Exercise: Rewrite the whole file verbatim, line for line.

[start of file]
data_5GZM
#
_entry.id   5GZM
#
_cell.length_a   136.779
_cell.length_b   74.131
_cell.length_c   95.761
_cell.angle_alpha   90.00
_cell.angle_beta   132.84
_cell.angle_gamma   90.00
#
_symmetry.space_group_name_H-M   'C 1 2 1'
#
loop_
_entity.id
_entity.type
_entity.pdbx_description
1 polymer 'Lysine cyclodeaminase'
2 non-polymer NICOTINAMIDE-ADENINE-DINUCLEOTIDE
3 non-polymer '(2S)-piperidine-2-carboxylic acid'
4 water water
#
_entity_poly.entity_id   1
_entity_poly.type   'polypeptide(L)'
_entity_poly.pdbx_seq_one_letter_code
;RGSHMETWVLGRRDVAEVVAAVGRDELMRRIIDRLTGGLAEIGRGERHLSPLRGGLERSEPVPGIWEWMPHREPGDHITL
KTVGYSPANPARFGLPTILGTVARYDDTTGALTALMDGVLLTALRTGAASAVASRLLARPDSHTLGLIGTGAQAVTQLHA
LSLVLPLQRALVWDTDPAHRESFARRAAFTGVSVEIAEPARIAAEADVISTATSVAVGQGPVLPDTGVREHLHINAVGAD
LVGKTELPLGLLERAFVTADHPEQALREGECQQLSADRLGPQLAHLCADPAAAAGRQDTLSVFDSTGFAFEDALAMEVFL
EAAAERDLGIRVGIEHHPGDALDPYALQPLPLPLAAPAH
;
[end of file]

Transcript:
data_5GZM
#
_entry.id   5GZM
#
_cell.length_a   136.779
_cell.length_b   74.131
_cell.length_c   95.761
_cell.angle_alpha   90.00
_cell.angle_beta   132.84
_cell.angle_gamma   90.00
#
_symmetry.space_group_name_H-M   'C 1 2 1'
#
loop_
_entity.id
_entity.type
_entity.pdbx_description
1 polymer 'Lysine cyclodeaminase'
2 non-polymer NICOTINAMIDE-ADENINE-DINUCLEOTIDE
3 non-polymer '(2S)-piperidine-2-carboxylic acid'
4 water water
#
_entity_poly.entity_id   1
_entity_poly.type   'polypeptide(L)'
_entity_poly.pdbx_seq_one_letter_code
;RGSHMETWVLGRRDVAEVVAAVGRDELMRRIIDRLTGGLAEIGRGERHLSPLRGGLERSEPVPGIWEWMPHREPGDHITL
KTVGYSPANPARFGLPTILGTVARYDDTTGALTALMDGVLLTALRTGAASAVASRLLARPDSHTLGLIGTGAQAVTQLHA
LSLVLPLQRALVWDTDPAHRESFARRAAFTGVSVEIAEPARIAAEADVISTATSVAVGQGPVLPDTGVREHLHINAVGAD
LVGKTELPLGLLERAFVTADHPEQALREGECQQLSADRLGPQLAHLCADPAAAAGRQDTLSVFDSTGFAFEDALAMEVFL
EAAAERDLGIRVGIEHHPGDALDPYALQPLPLPLAAPAH
;